• the docetaxel was stopped because it was part of the CHAARTED trial which called for 6 courses.

  • Gecrellin, when did first start the docetaxel?

  • I was on docetaxel alone from May 2015 through April 2016.

  • It sounds like you followed a similar course to my husband. I'm guessing you were diagnosed at Stage IV with a 9 Gleason? The protocol you describe is relatively new (from about 3 years ago) from the CHAARTED study. This was a trial to see if early chemo (Docetexal) for aggressive PCa would have a better effect than late-stage chemo (which was the Standard for a long time). It's a long-range study (overall survival rather than immeidate results).

    The results of the study were amazingly positive overall. My husband did this shortly after it was shared at the big oncology meeting. He went through Lupron/Casodex in a little over a year, including the Docetexal -- 6 courses is standard for this protocol. I think there is not so much of a direct effect from the chemo at this stage -- the idea is more that it gets the aggressive cancer cells early and prevents/slows them down from multiplying. So it's a long-term, no hard-core evidence that the chemo had an effect. In his case -- it didn't seem to have a direct effect. Dishearteningly, after a year or so (with the chemo at about 5 months), he went to CRPC (castration resistant). Dumped the Casodex and started on Xtandi (enzalutamide). He's been cruising on that for almost 18 months now, although his PSA is creeping up. As others posted, I've heard a wide range of tolerance for Xtandi. Other than significant body changes akin to menopause, he's remained healthy and doing well in early retirement. He also remains on Xgeva for his bones and the Lupron. Our anecdotal theory is that the Docetaxel *did* have an effect in the next round of treatments.

    NOTE -- after the transition to CRPC he had immunotherapy/Provenge and RA223/Xofigo. The key thing with Provenge is that it has to be done before any visceral (organ) metastasis. Bone mets OK, and as I think someone else said, we were advised that earlier is better. This is also an "overall survival" improvement rather than a specific immediate result. In other words -- who knows if it worked in an individual but in clinical trials, the overall result was increase in OS. Kind of the same with Xofigo.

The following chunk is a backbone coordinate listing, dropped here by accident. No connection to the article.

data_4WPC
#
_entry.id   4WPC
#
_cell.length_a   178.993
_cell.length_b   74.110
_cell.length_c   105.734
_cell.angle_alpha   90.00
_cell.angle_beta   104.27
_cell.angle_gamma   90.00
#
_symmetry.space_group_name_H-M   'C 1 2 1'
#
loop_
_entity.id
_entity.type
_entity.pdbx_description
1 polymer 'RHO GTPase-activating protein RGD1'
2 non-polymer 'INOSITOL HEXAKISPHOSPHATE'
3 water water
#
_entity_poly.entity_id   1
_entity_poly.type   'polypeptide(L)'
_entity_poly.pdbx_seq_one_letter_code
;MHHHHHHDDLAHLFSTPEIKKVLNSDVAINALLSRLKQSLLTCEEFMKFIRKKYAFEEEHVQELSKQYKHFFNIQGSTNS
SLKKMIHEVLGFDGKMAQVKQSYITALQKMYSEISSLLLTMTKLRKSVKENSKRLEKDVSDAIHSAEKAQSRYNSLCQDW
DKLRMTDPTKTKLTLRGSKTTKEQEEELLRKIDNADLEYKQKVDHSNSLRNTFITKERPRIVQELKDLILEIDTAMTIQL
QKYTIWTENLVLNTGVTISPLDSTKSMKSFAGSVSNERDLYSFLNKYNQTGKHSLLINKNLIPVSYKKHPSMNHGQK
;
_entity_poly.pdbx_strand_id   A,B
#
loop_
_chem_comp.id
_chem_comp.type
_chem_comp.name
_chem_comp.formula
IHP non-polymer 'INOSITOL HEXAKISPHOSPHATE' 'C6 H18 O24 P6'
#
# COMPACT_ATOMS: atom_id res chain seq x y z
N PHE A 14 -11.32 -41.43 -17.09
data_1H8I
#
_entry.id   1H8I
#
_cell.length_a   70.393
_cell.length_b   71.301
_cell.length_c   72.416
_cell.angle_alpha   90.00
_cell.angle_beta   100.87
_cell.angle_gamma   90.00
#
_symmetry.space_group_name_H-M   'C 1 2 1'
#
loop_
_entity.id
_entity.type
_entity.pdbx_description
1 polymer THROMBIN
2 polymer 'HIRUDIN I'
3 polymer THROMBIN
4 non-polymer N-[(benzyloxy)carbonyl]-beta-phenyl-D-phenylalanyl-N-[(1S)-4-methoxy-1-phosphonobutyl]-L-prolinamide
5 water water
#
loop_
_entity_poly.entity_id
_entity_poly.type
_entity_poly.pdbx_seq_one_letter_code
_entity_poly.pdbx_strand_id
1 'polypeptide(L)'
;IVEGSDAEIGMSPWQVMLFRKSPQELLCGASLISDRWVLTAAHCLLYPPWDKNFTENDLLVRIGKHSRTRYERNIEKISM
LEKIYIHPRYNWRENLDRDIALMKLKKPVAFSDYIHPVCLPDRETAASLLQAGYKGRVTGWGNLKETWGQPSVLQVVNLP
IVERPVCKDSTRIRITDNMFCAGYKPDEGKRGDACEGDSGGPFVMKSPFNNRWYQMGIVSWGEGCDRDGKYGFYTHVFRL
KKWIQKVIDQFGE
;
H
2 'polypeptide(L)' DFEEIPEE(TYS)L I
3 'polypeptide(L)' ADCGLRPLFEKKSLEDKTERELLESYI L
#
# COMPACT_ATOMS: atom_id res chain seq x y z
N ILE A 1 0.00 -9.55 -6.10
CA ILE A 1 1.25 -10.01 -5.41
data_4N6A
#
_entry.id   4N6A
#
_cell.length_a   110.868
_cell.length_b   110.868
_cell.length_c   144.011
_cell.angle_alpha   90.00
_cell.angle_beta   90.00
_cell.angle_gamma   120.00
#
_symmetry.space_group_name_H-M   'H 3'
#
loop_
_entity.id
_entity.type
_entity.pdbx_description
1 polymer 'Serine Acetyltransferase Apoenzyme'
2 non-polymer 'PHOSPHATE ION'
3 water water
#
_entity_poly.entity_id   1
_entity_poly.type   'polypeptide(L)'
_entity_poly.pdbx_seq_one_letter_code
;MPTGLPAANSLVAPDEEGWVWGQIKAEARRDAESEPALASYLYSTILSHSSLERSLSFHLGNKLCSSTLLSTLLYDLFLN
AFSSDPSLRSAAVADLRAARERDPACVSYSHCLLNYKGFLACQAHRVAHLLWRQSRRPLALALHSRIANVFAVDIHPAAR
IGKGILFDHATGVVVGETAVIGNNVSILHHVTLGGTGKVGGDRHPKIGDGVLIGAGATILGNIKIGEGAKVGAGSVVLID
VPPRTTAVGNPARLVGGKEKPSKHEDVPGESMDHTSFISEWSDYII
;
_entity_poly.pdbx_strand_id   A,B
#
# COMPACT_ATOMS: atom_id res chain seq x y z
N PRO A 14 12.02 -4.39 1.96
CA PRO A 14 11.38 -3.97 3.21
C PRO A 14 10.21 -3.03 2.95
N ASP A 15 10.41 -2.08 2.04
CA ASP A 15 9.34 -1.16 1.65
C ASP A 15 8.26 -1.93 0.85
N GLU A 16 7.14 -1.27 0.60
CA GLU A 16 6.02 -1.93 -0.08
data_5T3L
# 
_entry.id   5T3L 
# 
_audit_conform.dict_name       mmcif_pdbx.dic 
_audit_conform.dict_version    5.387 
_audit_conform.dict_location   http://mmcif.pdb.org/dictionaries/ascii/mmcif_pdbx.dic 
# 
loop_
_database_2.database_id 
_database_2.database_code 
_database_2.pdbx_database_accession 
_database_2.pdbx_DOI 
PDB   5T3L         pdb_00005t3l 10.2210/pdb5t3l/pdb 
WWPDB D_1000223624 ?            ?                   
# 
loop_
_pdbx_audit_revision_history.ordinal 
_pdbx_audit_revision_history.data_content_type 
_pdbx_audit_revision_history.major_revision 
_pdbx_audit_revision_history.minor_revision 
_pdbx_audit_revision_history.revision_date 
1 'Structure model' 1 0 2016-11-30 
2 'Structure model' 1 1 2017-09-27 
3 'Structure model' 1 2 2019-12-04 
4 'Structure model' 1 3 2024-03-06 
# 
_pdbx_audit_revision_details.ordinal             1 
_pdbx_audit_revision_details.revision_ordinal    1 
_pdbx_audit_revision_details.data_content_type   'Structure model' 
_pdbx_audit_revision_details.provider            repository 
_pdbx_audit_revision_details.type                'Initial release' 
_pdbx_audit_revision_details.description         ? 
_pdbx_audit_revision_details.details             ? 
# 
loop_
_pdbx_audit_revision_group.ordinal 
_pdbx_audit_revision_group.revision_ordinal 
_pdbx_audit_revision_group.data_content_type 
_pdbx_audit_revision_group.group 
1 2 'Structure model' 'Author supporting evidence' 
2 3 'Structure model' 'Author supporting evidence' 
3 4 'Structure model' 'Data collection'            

The PSA is still very low, even on a relative scale. Some people have PSA is hundreds or thousands. Some, like my husband, never went very high despite a raging cancer. At dx he was at about 40, and it stays in the single digits and tenths even as it goes up, so be careful about "comparing numbers." Doubling time is something of a marker, but we were cautioned that with numbers below 1.0, not to get too fixated on the doubling time. Our consulting oncologist (researcher) said something about 2.0 being a lower limit for changing treatment. Did also hear something about a Casodex "bounce" -- a body reset that lowers PSA temporarily in response. I can't remember what happened for my husband but if it was anything, it wasn't long.

    Sorry if this is too long and too detailed. I share because it was so hard to get personal info about actual experiences at the beginning. actually until now. Very happy to have found this Advanced PCa site.

  • Great info thank much!


  • thank you very much for the entailed information. Yes, i was part of the CHAARTED study. Do you remember if your husband had his provenge treatment before he started Xtandi, or during it? No, your information wasn't to long or detailed. It's great, great information and I'm very grateful.

  • These high PSA numbers astound me . I'm having next test in a week expecting around 2.0 then getting axumin scan. I guess I'm relatively fortunate as a g9 pt3b with low PSA albeit doubling monthly now.